India, a land of over 2000 ethnic groups has a wide diversity of visual art forms and every state in India shows a variety of art forms. Most of these art works are produced by certain communities and are often the chief sources of income.
These arts are often referred to as crafts as distinct from fine arts. However often these art forms are done with such finesse and style that many of these are entering the art market with prices that only high quality fine art can command. These art forms have produced artists of individual distinctions and allowed artists to grow individually.
Among the most well known among the folk art of India, the Kalighat Pats stand out. These Pats once made by the rural folk of Kalighat in Bengal depicted stories of regular life, often with a dose of humour. In fact Kalighat Pats are often referred to as the first set of fine art works that came from Bengal.
Kalighat pats have once influenced a whole generation of artists including Jamini Roy and Benode Bihari Mukherjee. Similar to these Pats, one comes across another kind of Pats which are found in the state of Orissa. The Orissa Patchitras, mostly painted on cloth are however more detailed and more colourful and most of these depict stories of Hindu gods and goddesses.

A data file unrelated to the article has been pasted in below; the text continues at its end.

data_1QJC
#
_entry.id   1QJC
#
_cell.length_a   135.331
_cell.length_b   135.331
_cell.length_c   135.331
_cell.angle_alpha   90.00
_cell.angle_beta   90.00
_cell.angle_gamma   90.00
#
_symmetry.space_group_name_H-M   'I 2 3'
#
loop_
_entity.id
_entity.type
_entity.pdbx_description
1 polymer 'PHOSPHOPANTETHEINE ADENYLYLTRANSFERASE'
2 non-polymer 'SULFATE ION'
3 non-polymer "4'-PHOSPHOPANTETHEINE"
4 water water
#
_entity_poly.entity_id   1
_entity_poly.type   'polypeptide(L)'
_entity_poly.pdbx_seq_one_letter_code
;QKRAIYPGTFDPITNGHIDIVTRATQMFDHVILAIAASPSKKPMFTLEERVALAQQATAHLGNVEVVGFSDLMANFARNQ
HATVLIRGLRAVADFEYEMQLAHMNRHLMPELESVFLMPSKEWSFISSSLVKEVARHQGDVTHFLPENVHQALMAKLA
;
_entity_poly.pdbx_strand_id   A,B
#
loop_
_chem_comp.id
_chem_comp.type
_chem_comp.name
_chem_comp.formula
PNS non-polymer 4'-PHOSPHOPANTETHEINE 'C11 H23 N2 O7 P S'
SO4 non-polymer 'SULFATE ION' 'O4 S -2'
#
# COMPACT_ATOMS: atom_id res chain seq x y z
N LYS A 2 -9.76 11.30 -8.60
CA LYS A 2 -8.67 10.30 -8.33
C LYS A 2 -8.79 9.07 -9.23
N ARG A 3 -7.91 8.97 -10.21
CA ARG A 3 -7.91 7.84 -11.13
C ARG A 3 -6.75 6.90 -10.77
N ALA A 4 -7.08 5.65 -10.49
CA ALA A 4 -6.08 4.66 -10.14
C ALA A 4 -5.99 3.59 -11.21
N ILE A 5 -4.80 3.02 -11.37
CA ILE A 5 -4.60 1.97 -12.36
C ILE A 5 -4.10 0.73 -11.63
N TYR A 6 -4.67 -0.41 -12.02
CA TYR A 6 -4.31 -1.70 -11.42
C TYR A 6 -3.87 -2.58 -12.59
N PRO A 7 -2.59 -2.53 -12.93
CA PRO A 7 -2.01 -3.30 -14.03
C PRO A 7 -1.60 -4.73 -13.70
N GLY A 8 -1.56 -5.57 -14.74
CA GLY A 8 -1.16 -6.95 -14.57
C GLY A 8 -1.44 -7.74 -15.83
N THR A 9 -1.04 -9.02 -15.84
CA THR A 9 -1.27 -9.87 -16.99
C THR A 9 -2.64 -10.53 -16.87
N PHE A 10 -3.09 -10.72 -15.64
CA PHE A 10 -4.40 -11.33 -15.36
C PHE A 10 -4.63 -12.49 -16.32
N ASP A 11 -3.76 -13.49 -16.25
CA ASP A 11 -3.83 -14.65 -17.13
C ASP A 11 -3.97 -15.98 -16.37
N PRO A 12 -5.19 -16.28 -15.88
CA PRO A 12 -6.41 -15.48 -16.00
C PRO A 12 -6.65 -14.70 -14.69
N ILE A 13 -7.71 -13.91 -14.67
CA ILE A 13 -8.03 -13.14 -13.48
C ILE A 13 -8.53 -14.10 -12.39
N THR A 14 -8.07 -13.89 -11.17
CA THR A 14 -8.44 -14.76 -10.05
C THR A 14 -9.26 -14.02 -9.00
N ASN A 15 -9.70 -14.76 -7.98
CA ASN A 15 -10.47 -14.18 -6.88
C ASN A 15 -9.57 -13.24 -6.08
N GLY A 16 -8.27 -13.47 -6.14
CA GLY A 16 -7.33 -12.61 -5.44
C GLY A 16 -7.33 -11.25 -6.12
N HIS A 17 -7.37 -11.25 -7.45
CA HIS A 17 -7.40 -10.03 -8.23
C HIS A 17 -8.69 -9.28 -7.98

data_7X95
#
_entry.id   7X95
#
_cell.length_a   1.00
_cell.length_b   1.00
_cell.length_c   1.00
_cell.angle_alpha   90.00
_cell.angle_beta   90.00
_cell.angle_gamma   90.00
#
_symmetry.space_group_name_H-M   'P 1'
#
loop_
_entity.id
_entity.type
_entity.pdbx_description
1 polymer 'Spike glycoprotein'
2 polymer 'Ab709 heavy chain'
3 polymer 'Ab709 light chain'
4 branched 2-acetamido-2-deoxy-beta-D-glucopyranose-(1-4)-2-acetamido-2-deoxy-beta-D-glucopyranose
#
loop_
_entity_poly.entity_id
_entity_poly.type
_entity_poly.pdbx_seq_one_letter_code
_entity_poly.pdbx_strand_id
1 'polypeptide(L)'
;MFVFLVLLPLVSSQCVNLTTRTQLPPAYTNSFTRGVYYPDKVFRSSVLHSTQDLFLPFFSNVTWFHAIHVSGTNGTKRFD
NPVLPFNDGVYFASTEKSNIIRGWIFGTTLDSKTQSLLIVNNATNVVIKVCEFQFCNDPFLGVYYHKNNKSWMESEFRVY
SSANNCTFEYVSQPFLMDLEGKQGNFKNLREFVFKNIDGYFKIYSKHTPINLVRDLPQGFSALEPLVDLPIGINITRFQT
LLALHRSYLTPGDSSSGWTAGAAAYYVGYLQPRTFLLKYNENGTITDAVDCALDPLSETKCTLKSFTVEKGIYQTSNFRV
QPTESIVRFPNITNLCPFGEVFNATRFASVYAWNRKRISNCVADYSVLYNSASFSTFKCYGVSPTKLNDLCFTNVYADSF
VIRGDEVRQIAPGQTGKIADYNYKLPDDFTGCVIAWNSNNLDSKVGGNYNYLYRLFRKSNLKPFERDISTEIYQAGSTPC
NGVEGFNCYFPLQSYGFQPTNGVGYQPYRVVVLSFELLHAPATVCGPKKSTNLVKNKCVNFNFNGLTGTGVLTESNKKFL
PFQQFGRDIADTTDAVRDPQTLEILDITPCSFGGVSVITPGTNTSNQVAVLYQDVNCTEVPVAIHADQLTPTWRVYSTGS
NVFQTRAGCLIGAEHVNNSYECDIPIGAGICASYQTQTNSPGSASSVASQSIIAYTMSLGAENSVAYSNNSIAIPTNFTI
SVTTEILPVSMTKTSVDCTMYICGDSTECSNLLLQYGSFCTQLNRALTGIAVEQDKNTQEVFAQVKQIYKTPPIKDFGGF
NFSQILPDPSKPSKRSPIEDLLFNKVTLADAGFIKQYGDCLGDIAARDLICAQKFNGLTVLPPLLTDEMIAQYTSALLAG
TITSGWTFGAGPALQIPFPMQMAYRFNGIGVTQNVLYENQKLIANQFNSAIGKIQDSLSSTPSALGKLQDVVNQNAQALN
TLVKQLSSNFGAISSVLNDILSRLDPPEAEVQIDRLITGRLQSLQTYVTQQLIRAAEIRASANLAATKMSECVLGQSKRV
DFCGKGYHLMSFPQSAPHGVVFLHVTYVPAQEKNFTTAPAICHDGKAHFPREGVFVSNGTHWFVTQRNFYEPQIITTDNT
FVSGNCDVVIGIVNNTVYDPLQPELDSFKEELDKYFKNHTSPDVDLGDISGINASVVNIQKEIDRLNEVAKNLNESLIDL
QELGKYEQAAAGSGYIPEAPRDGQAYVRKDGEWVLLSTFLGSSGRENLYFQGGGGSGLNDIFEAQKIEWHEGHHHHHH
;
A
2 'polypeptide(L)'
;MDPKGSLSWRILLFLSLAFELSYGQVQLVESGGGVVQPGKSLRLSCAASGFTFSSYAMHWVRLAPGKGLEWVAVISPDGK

Like Orissa pats, Madhubani paintings are also done mostly on cloth with natural dyes. Practiced mostly by women, Madhubani used to be a community-art form. However each Madhubani artwork is created by an individual artist. Many of these artists have tasted good amount of success. Sonabai is one of the important artists of this genre.
Another very popular form of art is the Warli Art works which are practiced by a tribal community of Maharashtra. They show high degrees of abstraction, where the lateral space is covered by abstract constructs and designs. Design based art works without any specific motif are also practiced by the Banni tribes of Gujrat and the tribes of Jharkhand
A very highly sophisticated and abstract form of Art works are also produced by the Santhals in India. The Gonds of the Godavari belt who as a tribe are as old as the Santhals, produce figurative works rich in colours.
Not all the folk arts and crafts are entirely Indian in their origin. Some of the crafts and techniques have been imported from the Orient like the Batik. But these have now been Indianised and the Indian form of Batik has a distinct identity and has helped many individual artists like Ganga Devi to achieve international success.
Other important folk art forms in India include Tanjor paintings, Tibetan Scrolls, Pahari and Rajasthani paintings, Glass paintings, Kalamkari needle work, Bandhni print work, Kalamajhethu and Alpana floor works, etc.